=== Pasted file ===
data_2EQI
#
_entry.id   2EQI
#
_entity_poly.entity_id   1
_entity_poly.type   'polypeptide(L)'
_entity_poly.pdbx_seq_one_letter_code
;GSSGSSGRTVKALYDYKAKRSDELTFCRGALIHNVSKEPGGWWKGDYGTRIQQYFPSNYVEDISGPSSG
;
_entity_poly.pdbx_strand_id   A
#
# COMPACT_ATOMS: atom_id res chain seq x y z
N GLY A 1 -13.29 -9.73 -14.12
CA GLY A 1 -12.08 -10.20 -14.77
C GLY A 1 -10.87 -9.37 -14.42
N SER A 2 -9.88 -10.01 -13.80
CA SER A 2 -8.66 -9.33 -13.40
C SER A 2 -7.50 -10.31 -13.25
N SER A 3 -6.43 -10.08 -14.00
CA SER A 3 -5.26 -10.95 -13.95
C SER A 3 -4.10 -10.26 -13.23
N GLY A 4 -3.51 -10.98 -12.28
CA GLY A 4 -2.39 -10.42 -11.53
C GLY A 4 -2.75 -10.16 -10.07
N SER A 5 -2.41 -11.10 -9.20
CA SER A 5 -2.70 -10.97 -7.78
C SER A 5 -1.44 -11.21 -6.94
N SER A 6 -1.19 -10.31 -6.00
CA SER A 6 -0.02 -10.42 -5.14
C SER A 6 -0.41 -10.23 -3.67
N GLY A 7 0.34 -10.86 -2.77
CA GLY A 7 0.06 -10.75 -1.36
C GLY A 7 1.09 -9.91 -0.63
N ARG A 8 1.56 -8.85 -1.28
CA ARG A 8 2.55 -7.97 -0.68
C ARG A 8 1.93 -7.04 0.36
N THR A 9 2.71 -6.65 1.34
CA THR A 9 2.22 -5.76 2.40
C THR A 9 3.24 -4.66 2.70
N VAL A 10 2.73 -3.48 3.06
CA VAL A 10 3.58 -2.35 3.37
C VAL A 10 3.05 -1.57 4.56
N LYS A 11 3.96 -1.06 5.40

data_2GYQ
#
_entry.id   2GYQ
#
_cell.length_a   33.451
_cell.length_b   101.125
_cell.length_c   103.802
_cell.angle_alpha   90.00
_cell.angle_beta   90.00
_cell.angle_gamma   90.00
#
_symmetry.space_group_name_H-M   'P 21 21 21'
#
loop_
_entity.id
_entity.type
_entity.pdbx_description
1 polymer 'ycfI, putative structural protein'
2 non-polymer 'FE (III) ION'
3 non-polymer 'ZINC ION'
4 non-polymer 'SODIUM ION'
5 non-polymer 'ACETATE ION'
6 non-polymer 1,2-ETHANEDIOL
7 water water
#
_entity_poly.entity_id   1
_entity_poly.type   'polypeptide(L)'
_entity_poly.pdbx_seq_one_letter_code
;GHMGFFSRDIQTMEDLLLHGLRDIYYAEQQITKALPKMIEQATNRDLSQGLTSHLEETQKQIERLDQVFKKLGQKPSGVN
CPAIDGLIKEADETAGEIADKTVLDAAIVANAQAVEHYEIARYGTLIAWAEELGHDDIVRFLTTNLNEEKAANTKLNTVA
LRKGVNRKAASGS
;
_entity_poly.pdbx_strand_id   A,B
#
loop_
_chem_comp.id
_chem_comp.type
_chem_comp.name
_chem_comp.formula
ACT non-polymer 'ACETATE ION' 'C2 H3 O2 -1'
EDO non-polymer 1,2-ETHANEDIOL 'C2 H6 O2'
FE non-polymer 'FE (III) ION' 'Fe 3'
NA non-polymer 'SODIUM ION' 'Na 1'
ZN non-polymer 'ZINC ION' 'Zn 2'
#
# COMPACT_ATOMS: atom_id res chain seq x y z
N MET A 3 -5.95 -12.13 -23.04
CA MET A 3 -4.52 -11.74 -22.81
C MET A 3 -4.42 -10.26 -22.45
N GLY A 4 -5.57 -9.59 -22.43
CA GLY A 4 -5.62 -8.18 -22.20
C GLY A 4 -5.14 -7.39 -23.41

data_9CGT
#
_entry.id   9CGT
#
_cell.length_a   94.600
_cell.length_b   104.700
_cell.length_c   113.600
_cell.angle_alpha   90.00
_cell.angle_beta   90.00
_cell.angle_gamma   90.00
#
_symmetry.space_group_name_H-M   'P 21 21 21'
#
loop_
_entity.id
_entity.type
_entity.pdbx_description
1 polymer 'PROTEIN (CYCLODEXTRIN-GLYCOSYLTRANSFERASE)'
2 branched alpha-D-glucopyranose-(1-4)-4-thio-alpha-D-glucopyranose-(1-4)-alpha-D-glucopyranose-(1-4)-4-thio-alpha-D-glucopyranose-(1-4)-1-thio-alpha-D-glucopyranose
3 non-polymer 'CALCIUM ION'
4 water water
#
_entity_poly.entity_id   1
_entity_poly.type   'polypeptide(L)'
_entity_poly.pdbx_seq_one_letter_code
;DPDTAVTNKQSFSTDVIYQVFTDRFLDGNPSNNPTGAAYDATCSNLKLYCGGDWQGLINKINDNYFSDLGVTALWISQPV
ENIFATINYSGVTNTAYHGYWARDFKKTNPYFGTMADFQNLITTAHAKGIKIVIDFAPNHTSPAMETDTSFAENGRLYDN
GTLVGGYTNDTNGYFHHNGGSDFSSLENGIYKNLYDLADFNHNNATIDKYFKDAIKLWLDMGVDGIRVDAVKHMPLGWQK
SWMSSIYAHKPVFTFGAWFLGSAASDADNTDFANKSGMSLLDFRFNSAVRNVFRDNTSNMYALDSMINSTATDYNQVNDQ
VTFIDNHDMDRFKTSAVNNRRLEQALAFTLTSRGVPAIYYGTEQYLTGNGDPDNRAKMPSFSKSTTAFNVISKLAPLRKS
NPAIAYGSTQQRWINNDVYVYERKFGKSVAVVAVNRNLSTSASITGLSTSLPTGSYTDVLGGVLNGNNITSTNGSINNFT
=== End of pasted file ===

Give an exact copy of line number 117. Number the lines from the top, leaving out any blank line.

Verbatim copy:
#